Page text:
Consensus Kills Your Innovation

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There’s an ongoing drive to be the most competitive on the block when it comes to leadership. For decades, competition has echoed in the boardroom.

Compete! Innovate! Grow! Stand out from the noise!

Oh, and do it faster than everyone else. There’s a reason for that, isn’t there? Speed matters in competition.

But the problem with these superlatives is they often devolve into blind obedience and consensus. Change is scary, and so is standing out to challenge the status quo. Innovation is a lot of work—and that’s why it hasn’t been done before.

The mandate to be agile and innovative often erodes the hypocritical corporate mantras of “everyone has a voice” and “diversity matters” into nothing more than lip service.

Leading without contention means your company will devolve onto a path of least resistance and stagnation—no matter how much lipstick you put on the pig.

Consensus is the antonym of innovation

Forcing consensus does not improve your competitiveness to innovate.

When leaders seek (or imply) consensus on a big topic, they often want agreement, unanimity, or a meeting of minds to hit aggressive targets with speed. Albeit while also rallying a team to be innovative, and fast.

This is corporate doublespeak.

Innovation means bringing more diverse and distinctive viewpoints into the mix—listening—and bringing those ideas to life. Even if that means uncomfortable moments of being challenged or delaying an outcome for a better benefit.

Forced consensus can damage your culture and weaken leadership.

It’s not double-plus good

George Orwell’s 1984 is referenced often for its biting satirical bent, and the double standards Orwell writes about regarding governments in the dystopian world can be found in modern business as well.

Everyone says that a strong culture is vital in the workplace. No argument there. Everyone says that a wide range of opinions is important. Again, a no-brainer.

But when consensus is forced for the sake of moving quickly (or just moving past a difficult project), that tends to be thrown out.

“Let’s all get moving in the same direction. Let’s align completely. Everyone has to fall in line. Get on the bus or leave.”

Consensus, in its way, shines a light on corporate hypocrisy, just less deftly than Mr. Orwell did. You will find out if your company values other voices besides the standard ones when innovation is requested.

Enough with the shouting

When you try to reach a consensus, the loudest voices tend to dominate. It doesn’t usually matter what they are saying: volume speaks volumes.

It’s more important to encourage those with great ideas to share them in a safe environment.

Let team conversations be more about exchanging ideas. Sometimes this can be accomplished in group settings, but more often your team will need dedicated 1:1 time to share their ideas with you as a safe backboard for ideation.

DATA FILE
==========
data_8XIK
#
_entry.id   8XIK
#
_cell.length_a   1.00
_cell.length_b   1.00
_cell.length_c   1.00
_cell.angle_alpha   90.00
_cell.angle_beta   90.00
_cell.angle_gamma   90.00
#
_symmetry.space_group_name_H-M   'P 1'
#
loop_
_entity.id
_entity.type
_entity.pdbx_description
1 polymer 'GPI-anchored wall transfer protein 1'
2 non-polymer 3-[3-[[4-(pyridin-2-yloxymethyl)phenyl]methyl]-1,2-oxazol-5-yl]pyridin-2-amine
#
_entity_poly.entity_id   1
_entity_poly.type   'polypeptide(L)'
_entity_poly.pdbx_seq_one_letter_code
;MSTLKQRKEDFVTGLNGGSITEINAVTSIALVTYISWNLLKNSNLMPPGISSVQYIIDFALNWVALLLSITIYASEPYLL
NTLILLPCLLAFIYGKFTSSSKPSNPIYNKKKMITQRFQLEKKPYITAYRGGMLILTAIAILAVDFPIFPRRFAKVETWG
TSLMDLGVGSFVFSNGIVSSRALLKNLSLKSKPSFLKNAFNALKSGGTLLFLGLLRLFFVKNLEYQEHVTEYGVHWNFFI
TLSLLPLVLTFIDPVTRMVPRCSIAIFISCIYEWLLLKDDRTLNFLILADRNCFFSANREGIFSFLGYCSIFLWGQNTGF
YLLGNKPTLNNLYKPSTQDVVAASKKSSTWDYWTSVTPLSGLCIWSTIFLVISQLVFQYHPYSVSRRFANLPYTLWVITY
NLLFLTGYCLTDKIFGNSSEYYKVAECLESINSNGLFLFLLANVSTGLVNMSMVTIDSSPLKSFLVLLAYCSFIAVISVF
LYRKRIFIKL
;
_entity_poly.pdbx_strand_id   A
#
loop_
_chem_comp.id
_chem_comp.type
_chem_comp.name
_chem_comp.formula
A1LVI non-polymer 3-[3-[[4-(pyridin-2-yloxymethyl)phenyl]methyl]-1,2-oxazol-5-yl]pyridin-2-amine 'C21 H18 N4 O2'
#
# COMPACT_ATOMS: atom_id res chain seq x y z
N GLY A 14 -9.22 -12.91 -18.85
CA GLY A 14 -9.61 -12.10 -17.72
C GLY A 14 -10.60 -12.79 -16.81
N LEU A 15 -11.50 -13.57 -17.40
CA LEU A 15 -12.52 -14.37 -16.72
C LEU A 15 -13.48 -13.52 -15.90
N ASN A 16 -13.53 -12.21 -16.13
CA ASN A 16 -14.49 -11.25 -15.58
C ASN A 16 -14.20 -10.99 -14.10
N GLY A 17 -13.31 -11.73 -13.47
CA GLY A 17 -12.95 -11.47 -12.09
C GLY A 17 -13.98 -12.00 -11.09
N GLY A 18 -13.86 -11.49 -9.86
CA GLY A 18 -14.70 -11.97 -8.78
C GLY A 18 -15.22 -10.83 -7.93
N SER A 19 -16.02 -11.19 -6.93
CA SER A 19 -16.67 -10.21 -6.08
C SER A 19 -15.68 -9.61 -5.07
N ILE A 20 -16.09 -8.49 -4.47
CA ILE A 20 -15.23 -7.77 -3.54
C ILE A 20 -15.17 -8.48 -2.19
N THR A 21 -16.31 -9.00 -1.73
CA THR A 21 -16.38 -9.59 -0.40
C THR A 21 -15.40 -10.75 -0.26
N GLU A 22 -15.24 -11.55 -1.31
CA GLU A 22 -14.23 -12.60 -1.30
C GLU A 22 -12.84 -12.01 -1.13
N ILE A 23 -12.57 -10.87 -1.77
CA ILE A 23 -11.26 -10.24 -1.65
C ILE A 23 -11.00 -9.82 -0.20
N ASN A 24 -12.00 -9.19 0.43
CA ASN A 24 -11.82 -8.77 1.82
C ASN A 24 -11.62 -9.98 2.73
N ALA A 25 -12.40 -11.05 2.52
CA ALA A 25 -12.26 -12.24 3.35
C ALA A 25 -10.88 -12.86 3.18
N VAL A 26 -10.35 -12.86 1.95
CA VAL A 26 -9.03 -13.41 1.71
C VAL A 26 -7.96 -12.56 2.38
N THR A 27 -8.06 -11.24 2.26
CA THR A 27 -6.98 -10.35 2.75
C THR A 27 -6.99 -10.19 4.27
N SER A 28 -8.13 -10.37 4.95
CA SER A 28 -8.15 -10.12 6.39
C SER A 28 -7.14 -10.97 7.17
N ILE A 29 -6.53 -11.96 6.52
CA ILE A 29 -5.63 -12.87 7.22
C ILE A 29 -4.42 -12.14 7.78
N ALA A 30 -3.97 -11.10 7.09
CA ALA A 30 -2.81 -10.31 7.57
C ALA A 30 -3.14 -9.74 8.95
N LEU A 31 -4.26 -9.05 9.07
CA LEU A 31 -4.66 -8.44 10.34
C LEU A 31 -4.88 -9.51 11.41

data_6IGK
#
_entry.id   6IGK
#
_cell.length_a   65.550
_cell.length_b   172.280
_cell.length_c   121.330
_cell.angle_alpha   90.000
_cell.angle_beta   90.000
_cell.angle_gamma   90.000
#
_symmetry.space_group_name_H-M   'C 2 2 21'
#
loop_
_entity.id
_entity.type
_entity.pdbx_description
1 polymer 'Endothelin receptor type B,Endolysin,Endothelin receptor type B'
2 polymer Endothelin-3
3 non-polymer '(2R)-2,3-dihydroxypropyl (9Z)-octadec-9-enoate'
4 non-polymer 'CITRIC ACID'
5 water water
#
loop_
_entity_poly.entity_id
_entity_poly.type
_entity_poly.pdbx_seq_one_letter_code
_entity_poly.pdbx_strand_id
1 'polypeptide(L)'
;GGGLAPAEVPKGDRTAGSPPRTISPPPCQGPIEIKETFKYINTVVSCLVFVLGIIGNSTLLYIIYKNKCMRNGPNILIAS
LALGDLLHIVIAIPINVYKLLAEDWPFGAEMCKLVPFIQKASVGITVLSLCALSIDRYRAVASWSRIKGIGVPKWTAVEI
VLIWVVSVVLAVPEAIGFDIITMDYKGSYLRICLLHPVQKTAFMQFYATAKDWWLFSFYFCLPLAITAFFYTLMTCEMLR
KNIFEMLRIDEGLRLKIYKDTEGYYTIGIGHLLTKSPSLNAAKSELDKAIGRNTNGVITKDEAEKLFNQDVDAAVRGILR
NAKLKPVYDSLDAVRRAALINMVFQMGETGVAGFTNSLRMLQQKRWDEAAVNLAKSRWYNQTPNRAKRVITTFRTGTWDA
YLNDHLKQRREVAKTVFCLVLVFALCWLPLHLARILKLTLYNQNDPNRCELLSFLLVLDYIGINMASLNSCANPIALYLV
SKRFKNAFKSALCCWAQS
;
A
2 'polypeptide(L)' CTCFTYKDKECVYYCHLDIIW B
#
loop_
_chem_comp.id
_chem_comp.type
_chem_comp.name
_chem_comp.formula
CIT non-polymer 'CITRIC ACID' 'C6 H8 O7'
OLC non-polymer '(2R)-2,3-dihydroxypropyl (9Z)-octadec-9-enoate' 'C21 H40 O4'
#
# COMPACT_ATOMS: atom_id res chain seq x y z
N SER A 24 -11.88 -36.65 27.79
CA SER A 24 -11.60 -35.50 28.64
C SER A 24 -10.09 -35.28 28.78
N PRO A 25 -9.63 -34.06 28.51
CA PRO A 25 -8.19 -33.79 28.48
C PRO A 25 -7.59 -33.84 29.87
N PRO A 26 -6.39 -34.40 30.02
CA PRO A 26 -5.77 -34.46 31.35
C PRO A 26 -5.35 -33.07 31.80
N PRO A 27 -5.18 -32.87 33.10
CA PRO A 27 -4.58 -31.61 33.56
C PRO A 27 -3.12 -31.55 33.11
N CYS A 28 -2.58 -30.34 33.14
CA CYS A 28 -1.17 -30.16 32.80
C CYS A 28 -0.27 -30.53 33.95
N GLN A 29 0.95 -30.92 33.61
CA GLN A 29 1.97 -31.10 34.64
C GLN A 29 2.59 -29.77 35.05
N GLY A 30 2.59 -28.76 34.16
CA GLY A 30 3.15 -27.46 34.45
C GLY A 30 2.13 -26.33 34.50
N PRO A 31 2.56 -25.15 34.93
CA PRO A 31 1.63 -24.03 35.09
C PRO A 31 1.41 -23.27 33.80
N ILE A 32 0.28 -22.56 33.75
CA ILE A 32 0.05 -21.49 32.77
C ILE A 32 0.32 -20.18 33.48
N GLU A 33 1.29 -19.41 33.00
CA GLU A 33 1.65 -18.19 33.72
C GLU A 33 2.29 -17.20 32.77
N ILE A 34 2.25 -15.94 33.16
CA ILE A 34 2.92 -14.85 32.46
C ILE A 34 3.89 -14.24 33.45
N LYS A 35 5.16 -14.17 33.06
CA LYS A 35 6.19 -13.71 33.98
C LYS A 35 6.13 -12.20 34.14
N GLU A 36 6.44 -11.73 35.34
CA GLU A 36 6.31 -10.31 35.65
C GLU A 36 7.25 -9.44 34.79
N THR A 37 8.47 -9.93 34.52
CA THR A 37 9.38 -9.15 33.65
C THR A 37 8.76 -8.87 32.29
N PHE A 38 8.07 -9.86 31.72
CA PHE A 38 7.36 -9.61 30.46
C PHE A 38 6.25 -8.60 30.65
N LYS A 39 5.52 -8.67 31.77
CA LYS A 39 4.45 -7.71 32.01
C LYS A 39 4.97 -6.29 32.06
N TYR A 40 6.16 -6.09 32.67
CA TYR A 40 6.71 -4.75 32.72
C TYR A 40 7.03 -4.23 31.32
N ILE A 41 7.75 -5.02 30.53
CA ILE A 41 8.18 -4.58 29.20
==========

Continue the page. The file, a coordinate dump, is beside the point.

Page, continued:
Yes, that means 3-5x more work for leadership.

But this added effort drives better outcomes, encourages your team to be heard, and gives you access to more information to navigate difficult problems across your team.

You’ll also have an opportunity to recognize those on your team for their unique contributions—even through conflict—and be the glue that brings everyone together toward consensus.

We must stop the shouting to allow voices beyond the majority to ring out and influence our teams.

What can you do to promote ideas?

Instead of going on and on (and on some more) about how important consensus is, focus instead on the importance of great ideas and planning. Some things to consider:

Listen more

• Concentrate on what people are saying to understand how it fits your planning. Ask others how they would go about making their ideas a reality. How would they execute? What problems do they anticipate?

• Don’t just listen to talk again when it’s your turn. Write down thoughts or scribble notes while learning from others. If your leadership is challenged, embrace the feedback and ask more questions instead of defending yourself (especially in public forums).

• Create safe spaces where folks are comfortable giving you their perspectives and recognizing their contributions.

As a leader, you’ll often get watered down intel, hindering your 360 degree view on your area of responsibility and diluting team performance. You’ll have to meet each member of your team on their level—where they are most comfortable to encourage more idea flow.

Involve people outside your inner circle

Don’t forget about your clients or customers. Whether you’re gathering data or forming stronger relationships, seek these outside voices. Advisors and consultants with unconventional experiences can also inspire new ideation.

Welcome greater diversity

Involve people from different backgrounds, identities, and lived experiences. The research is clear on this: Socially diverse groups are more innovative than homogenous ones. This may mean taking a second look at job requirements, desired expertise, and organizational hiring clichés to battle bias.

Involve people down the hall (or in a Zoom chat you aren’t invited to)

Yes, it’s time for the cross-functional buzzword here. Seriously, though, go outside your department and get some of those options, too, even if they aren’t technically familiar with what you do.

You’ll find that a true sense of consensus will come if you get a wide range of data points from different sources, and then navigate what you hear to establish better, faster, and stronger plans.

It’s easier for everyone to “get on board” with a plan or a strategy if they feel like they have a stake in shaping it.

Truly innovative leaders don’t aim for consensus, but for collaboration.

A version of this post originally appeared on Fast Company.

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